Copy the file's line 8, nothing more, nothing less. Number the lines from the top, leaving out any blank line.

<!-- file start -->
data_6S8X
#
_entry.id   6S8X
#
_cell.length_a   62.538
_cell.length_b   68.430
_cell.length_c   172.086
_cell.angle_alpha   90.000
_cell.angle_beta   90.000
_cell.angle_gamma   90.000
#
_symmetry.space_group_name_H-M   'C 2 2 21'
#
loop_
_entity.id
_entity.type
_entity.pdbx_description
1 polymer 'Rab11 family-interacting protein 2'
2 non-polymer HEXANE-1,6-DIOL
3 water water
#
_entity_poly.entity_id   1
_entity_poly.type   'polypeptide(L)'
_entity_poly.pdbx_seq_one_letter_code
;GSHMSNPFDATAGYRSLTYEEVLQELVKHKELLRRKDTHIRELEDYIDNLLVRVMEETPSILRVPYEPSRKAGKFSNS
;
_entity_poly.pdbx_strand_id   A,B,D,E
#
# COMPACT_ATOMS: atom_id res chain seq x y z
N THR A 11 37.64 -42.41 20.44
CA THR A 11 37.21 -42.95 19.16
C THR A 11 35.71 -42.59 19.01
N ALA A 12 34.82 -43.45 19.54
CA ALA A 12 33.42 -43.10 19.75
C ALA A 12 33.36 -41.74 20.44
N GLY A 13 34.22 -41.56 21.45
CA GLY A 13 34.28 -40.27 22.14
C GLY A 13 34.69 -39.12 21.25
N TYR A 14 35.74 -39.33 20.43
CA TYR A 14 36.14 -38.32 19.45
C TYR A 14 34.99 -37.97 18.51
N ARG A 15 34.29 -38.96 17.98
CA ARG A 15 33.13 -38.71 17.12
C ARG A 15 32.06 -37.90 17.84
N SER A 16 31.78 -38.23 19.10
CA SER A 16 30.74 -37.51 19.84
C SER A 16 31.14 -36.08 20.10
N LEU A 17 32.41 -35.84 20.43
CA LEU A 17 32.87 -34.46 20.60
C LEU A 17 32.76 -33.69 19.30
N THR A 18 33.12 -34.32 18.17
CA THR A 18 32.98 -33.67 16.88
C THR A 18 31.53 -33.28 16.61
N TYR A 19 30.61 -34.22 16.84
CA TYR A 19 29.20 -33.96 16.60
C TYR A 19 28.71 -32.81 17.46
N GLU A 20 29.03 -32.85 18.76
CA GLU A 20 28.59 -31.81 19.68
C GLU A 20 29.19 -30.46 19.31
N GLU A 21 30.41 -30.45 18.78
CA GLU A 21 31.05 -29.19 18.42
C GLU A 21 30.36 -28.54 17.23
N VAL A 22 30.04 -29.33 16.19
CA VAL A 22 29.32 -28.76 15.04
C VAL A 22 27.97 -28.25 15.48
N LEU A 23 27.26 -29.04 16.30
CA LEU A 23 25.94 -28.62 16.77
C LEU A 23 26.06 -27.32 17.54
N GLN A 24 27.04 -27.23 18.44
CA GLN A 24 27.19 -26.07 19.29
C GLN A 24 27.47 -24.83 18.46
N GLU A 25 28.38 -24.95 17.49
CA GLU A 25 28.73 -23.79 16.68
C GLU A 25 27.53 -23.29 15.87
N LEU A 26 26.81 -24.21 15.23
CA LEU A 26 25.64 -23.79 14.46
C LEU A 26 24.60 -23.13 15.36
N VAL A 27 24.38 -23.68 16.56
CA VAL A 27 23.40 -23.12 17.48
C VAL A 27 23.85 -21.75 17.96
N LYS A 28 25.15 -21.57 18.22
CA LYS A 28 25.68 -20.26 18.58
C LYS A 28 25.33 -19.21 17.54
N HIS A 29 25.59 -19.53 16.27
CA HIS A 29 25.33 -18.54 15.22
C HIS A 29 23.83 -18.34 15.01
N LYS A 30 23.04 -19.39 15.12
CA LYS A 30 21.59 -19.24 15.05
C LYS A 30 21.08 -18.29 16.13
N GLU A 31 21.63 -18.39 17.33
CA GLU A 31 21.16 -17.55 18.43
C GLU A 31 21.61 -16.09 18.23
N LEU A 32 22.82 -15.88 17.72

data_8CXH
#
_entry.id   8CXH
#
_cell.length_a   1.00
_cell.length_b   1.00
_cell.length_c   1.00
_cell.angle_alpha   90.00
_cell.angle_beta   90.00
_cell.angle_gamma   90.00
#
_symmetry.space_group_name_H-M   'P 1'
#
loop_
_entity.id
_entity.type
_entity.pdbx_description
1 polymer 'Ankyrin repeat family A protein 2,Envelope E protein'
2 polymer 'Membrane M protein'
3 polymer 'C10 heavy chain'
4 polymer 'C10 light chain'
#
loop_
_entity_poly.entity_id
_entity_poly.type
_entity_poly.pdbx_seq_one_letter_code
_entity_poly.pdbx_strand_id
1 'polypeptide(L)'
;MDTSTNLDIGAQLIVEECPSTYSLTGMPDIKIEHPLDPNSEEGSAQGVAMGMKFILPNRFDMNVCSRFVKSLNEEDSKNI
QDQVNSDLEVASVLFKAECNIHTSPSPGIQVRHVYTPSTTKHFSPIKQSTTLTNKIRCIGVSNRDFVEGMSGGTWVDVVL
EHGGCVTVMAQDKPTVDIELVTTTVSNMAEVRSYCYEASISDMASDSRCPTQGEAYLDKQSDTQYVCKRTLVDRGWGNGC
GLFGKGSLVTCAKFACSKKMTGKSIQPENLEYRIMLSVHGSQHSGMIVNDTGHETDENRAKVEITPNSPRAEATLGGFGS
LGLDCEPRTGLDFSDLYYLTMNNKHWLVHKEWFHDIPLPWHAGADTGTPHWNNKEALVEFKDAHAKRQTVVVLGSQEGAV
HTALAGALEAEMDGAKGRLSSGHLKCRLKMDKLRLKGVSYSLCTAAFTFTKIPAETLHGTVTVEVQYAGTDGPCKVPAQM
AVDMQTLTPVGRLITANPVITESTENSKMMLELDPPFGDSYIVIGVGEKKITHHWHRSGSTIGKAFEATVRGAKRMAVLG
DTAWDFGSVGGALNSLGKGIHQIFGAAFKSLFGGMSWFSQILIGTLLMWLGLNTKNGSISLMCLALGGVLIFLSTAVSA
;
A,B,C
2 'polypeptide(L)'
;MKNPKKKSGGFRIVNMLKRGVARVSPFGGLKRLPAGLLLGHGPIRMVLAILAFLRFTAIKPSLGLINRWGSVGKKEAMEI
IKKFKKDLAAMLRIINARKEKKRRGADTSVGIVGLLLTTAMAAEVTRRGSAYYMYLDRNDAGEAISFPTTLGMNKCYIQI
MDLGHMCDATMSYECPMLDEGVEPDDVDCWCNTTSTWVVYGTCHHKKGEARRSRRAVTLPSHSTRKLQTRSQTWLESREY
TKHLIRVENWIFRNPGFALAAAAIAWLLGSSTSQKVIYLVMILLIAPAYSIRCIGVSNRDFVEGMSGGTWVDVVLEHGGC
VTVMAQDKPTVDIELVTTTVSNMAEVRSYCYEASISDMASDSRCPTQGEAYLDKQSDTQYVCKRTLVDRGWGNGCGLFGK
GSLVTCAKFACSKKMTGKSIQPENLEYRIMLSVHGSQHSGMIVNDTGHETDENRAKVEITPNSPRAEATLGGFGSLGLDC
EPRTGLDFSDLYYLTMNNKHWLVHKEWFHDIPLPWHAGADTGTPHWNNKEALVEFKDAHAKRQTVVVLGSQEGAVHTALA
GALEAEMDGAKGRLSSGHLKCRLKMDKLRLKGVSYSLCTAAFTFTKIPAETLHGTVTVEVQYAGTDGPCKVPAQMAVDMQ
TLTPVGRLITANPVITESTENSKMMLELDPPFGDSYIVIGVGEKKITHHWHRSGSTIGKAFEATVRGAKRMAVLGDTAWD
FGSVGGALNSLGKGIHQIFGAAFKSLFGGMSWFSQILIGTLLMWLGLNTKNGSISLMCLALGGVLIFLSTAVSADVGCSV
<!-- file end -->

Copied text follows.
_cell.angle_alpha   90.000